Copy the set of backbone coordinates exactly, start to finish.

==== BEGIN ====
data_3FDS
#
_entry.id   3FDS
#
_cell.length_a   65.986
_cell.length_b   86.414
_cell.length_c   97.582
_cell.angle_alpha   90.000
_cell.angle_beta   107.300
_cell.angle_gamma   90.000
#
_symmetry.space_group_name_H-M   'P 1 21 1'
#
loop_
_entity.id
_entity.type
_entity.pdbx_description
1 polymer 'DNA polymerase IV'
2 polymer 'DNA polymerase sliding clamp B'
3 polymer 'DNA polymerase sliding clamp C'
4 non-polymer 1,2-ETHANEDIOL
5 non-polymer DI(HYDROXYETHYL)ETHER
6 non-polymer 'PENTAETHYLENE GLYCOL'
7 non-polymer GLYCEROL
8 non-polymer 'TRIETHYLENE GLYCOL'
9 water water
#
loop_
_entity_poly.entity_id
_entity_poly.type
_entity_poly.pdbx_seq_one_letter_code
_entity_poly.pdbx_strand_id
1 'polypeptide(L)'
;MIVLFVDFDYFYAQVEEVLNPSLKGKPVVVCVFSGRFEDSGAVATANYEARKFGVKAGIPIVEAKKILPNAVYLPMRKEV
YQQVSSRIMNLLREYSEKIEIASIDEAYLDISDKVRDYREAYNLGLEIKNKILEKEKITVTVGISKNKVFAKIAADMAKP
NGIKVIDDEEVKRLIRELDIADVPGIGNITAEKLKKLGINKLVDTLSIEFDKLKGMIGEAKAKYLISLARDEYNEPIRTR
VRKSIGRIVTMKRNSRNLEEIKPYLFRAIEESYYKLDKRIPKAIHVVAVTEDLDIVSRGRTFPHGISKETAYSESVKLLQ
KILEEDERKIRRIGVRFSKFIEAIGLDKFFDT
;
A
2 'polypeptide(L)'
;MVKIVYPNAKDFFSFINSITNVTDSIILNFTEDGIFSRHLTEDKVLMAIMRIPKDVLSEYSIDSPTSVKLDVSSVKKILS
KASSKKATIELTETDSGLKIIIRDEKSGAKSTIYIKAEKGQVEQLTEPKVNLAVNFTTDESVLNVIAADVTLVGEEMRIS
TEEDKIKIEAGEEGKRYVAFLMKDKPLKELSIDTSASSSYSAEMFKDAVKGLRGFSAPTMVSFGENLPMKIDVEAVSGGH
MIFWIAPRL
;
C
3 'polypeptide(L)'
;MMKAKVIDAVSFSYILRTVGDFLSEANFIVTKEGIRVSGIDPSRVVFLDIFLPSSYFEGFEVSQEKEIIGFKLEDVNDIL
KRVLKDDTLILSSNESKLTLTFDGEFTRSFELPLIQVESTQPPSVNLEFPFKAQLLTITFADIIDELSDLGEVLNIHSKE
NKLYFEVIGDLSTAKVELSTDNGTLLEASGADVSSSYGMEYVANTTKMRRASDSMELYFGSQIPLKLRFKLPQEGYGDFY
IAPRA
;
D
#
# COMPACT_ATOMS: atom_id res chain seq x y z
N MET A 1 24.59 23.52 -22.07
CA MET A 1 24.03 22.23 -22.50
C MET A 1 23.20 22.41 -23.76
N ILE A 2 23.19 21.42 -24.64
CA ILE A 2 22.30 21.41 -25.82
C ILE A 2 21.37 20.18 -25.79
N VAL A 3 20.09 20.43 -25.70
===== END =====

data_3FDS
#
_entry.id   3FDS
#
_cell.length_a   65.986
_cell.length_b   86.414
_cell.length_c   97.582
_cell.angle_alpha   90.000
_cell.angle_beta   107.300
_cell.angle_gamma   90.000
#
_symmetry.space_group_name_H-M   'P 1 21 1'
#
loop_
_entity.id
_entity.type
_entity.pdbx_description
1 polymer 'DNA polymerase IV'
2 polymer 'DNA polymerase sliding clamp B'
3 polymer 'DNA polymerase sliding clamp C'
4 non-polymer 1,2-ETHANEDIOL
5 non-polymer DI(HYDROXYETHYL)ETHER
6 non-polymer 'PENTAETHYLENE GLYCOL'
7 non-polymer GLYCEROL
8 non-polymer 'TRIETHYLENE GLYCOL'
9 water water
#
loop_
_entity_poly.entity_id
_entity_poly.type
_entity_poly.pdbx_seq_one_letter_code
_entity_poly.pdbx_strand_id
1 'polypeptide(L)'
;MIVLFVDFDYFYAQVEEVLNPSLKGKPVVVCVFSGRFEDSGAVATANYEARKFGVKAGIPIVEAKKILPNAVYLPMRKEV
YQQVSSRIMNLLREYSEKIEIASIDEAYLDISDKVRDYREAYNLGLEIKNKILEKEKITVTVGISKNKVFAKIAADMAKP
NGIKVIDDEEVKRLIRELDIADVPGIGNITAEKLKKLGINKLVDTLSIEFDKLKGMIGEAKAKYLISLARDEYNEPIRTR
VRKSIGRIVTMKRNSRNLEEIKPYLFRAIEESYYKLDKRIPKAIHVVAVTEDLDIVSRGRTFPHGISKETAYSESVKLLQ
KILEEDERKIRRIGVRFSKFIEAIGLDKFFDT
;
A
2 'polypeptide(L)'
;MVKIVYPNAKDFFSFINSITNVTDSIILNFTEDGIFSRHLTEDKVLMAIMRIPKDVLSEYSIDSPTSVKLDVSSVKKILS
KASSKKATIELTETDSGLKIIIRDEKSGAKSTIYIKAEKGQVEQLTEPKVNLAVNFTTDESVLNVIAADVTLVGEEMRIS
TEEDKIKIEAGEEGKRYVAFLMKDKPLKELSIDTSASSSYSAEMFKDAVKGLRGFSAPTMVSFGENLPMKIDVEAVSGGH
MIFWIAPRL
;
C
3 'polypeptide(L)'
;MMKAKVIDAVSFSYILRTVGDFLSEANFIVTKEGIRVSGIDPSRVVFLDIFLPSSYFEGFEVSQEKEIIGFKLEDVNDIL
KRVLKDDTLILSSNESKLTLTFDGEFTRSFELPLIQVESTQPPSVNLEFPFKAQLLTITFADIIDELSDLGEVLNIHSKE
NKLYFEVIGDLSTAKVELSTDNGTLLEASGADVSSSYGMEYVANTTKMRRASDSMELYFGSQIPLKLRFKLPQEGYGDFY
IAPRA
;
D
#
# COMPACT_ATOMS: atom_id res chain seq x y z
N MET A 1 24.59 23.52 -22.07
CA MET A 1 24.03 22.23 -22.50
C MET A 1 23.20 22.41 -23.76
N ILE A 2 23.19 21.42 -24.64
CA ILE A 2 22.30 21.41 -25.82
C ILE A 2 21.37 20.18 -25.79
N VAL A 3 20.09 20.43 -25.70